I changed the last names in this entry with the first letter and last letter of their respective names, an a asterisk (*), to protect everyone's identity.
They say, "You can't go home again."
I was in the Philadelphia suburbs for my mother's 65th birthday brunch. My entire family, other relatives and my mother's friends were at the gathering - sadly I showed up about 90 minutes late because of my late start from Hoboken.
I spent about 2 hours at the brunch, and when it concluded, it was 3pm and I was on the road again, headed back to Hoboken. While on the PA Turnpike I passed by some familiar landmarks, as I always do, and my mind drifted back to Richboro, where I grew up.
I lived in Richboro from 1975, when I was three to 1985, when I was thirteen. It was a land of rolling farmland, dotted with small "developments", which were enclosed communities of homes designed by Toll Bros. My school was Richboro Elementary, and most of the kids in my neighborhood attended the school. It was a young community, with lots of families starting soon to be angst-ridden, cynical, Gen X kids.
But during that time we were just kids. Having fun. I have written a few of the stories of my youth on the blog, and Richboro, to me, is home. It's where I, as a person, developed into the man I am today. I may live in Hoboken, but my heart is in those Philadelphia suburbs, and never left.
I saw an exit on the PA Turnpike, and thought, "Let's go back to Richboro." It was Sunday, 3pm, and I had a free afternoon. It took me about 30 minutes and a moment or two studying my map - I never drove this way to Richboro.
When I arrived at 87 Deborah Road on Sunday, in the cul-de-sac, I barely recognized it. My father planted four trees in the front lawn, which at the time were barely twigs. Two were removed and two were enormous after 32 years, both flanking the driveway. Strong, full, majestic trees were outside of my childhood home, providing a soft shade that I stood under while I just...gazed.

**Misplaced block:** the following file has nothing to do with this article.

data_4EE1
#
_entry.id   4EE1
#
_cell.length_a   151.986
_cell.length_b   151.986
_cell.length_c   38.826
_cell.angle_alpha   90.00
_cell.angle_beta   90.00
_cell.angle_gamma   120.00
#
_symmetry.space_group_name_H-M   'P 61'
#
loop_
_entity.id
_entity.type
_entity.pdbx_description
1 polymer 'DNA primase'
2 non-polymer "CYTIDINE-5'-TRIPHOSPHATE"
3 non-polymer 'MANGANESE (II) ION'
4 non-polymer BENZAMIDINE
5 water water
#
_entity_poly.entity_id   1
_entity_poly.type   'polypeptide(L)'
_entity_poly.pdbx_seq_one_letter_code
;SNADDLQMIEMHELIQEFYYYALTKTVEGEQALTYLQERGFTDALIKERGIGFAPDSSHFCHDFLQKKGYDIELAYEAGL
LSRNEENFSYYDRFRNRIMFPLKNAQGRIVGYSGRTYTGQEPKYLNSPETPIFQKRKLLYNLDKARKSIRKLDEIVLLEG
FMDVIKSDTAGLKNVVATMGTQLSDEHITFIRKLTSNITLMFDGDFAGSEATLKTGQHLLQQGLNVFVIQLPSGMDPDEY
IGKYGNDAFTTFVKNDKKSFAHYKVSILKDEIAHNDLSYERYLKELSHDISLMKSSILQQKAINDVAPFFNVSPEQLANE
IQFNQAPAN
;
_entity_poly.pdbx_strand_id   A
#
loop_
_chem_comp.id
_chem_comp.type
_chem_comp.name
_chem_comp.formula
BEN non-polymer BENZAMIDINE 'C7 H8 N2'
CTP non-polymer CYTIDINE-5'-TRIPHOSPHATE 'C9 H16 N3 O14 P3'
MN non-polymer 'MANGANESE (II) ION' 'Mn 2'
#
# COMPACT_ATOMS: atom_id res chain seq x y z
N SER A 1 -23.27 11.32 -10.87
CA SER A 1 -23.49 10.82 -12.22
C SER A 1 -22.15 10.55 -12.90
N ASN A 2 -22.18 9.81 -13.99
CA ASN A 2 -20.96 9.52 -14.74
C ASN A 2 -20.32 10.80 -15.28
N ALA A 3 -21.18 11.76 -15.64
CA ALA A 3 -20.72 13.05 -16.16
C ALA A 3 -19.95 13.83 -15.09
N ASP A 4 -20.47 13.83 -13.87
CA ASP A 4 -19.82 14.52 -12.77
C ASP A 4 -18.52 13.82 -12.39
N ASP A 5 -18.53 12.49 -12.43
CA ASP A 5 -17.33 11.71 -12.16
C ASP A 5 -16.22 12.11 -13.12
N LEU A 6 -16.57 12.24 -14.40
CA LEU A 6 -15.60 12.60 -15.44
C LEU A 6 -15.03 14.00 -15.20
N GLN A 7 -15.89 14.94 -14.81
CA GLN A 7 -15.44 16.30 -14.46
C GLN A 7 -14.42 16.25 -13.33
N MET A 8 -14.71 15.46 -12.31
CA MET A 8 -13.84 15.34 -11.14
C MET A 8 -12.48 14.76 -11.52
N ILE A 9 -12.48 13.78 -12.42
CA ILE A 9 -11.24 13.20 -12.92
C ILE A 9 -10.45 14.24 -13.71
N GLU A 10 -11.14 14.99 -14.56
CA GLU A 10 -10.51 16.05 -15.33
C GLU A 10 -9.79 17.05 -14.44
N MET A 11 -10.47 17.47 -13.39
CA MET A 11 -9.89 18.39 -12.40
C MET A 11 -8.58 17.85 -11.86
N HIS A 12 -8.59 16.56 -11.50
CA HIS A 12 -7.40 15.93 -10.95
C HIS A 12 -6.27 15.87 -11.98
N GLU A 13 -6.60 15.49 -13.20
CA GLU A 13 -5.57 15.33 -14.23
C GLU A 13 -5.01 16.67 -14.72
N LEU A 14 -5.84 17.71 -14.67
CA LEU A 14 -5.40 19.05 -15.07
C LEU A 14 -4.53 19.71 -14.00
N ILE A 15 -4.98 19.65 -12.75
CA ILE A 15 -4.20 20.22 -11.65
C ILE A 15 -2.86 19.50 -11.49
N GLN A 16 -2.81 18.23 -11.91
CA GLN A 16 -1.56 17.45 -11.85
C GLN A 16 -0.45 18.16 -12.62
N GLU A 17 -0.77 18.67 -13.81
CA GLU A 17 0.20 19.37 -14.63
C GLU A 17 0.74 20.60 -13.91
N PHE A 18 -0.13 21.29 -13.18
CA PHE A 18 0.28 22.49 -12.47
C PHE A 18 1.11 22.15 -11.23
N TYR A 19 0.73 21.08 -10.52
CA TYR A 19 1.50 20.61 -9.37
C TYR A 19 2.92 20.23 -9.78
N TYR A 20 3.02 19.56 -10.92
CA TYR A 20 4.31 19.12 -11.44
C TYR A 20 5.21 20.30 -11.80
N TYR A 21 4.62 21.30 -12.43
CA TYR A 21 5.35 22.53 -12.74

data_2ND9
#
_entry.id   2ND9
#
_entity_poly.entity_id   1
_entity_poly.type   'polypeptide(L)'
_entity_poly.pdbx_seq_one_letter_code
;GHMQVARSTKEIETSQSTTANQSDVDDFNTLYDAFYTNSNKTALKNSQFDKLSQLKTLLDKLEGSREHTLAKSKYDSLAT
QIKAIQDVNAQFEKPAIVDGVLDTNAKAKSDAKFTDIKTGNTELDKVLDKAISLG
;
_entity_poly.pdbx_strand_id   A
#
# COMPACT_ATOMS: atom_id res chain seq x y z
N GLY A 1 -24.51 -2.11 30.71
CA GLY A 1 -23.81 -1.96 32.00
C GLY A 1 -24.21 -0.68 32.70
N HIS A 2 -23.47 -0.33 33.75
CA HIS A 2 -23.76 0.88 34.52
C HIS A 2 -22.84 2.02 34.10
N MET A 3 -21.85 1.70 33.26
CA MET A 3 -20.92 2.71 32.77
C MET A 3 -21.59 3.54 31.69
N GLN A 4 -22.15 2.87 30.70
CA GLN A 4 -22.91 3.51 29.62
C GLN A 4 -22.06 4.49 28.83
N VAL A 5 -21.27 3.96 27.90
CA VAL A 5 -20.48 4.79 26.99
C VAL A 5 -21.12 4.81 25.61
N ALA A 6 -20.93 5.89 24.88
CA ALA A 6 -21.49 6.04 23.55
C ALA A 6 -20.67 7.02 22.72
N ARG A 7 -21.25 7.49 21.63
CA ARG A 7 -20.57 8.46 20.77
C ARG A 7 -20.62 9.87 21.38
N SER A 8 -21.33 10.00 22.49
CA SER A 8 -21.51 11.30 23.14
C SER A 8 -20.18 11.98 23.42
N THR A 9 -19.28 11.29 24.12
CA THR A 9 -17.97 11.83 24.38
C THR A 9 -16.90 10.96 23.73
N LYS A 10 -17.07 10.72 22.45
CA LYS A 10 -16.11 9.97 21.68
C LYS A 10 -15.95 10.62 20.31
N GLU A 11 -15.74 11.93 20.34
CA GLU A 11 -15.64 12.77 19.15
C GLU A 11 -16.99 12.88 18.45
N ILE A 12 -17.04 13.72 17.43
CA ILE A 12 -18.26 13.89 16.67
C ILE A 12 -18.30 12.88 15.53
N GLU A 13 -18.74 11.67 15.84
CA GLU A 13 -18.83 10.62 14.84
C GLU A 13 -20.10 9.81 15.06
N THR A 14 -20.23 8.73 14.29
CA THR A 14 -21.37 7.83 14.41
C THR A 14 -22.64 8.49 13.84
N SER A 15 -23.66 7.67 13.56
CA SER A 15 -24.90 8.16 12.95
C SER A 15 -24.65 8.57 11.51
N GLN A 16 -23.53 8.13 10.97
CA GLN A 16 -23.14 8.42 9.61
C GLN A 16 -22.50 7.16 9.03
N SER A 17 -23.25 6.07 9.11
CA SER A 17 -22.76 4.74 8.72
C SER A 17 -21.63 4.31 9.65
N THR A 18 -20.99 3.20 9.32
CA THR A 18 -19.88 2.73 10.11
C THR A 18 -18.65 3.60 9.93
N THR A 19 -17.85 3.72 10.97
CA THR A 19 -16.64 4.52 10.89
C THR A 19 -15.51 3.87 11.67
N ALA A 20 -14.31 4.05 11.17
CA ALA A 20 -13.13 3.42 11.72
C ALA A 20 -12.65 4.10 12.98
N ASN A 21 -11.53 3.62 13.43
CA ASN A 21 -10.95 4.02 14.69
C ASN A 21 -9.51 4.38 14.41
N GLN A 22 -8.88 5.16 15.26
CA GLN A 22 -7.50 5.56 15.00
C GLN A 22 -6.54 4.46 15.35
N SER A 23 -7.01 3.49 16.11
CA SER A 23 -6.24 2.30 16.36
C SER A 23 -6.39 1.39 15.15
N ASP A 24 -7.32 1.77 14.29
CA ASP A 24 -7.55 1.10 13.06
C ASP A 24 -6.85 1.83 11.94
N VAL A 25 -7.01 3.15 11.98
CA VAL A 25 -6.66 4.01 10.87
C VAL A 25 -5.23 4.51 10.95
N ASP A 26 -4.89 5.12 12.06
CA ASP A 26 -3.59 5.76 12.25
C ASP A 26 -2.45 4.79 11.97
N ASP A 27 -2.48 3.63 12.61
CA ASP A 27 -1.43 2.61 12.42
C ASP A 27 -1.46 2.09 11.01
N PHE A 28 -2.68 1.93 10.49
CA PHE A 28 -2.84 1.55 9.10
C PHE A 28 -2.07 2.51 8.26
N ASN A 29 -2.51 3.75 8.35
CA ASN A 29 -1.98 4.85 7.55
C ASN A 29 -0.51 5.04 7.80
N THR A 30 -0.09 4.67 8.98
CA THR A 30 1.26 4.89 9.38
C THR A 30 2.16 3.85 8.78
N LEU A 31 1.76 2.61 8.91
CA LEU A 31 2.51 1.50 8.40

I think I stood outside my house for a good 10 minutes, just staring at...everything. Images and memories rushed back to me in the cul-de-sac. I felt very emotional, it just was overwhelming. I felt like I was in a time machine and was just waiting for Doug, Paul, Steve, Mike, Victor and Kevin to show up and start a ballgame again.
I could still remember when my brother, angry at me for not bringing the net inside, threw a hockey stick like a boomerang at me, nailing me in the back of my legs from a good 50 feet. I remembered our days playing baseball, with home plate at the Tr* house, the corner of our front yard first base, our driveway was second base, and the Ga*'s was third base. I remember our days when the cul-de-sac was our private rollerskating rink, we would roll out a boombox, and put on 93.3 WMMR or 94.1 WYSP and listen to Van Halen, Rush, AC/DC, KISS, Aerosmith, Lynyrd Skynyrd and Led Zeppelin.
I was home again. For a brief moment, I felt like between two worlds. The world of the present and the world of the past. I could have sat outside all day, just watching the world go by yesterday, but the world of the present beckoned me, and my brief moment in the past was interrupted by a car passing me and driving into the Ga*'s driveway. I wasn't sure if it was Mrs. Ga*. It was a good 25 years that I last saw her. I was standing near my old home, with my camera out, and red truck quickly drives up Deborah road, and into the driveway - it was Mr. Ga*, I thought.
I approached them and called out, "Hi, do the Ga*'s still live there?"
The woman challenged me back with, "Who's askin?!"
This wasn't the response I imagined. But, as much as I moved away 22 years ago, Richboro is my town. I don't care if I was gone for 55 years, I grew up here and feel like the land still remembers me, if not the people.
"I'm Sean I. I grew up in the house over there.", I reponded as I walked closer.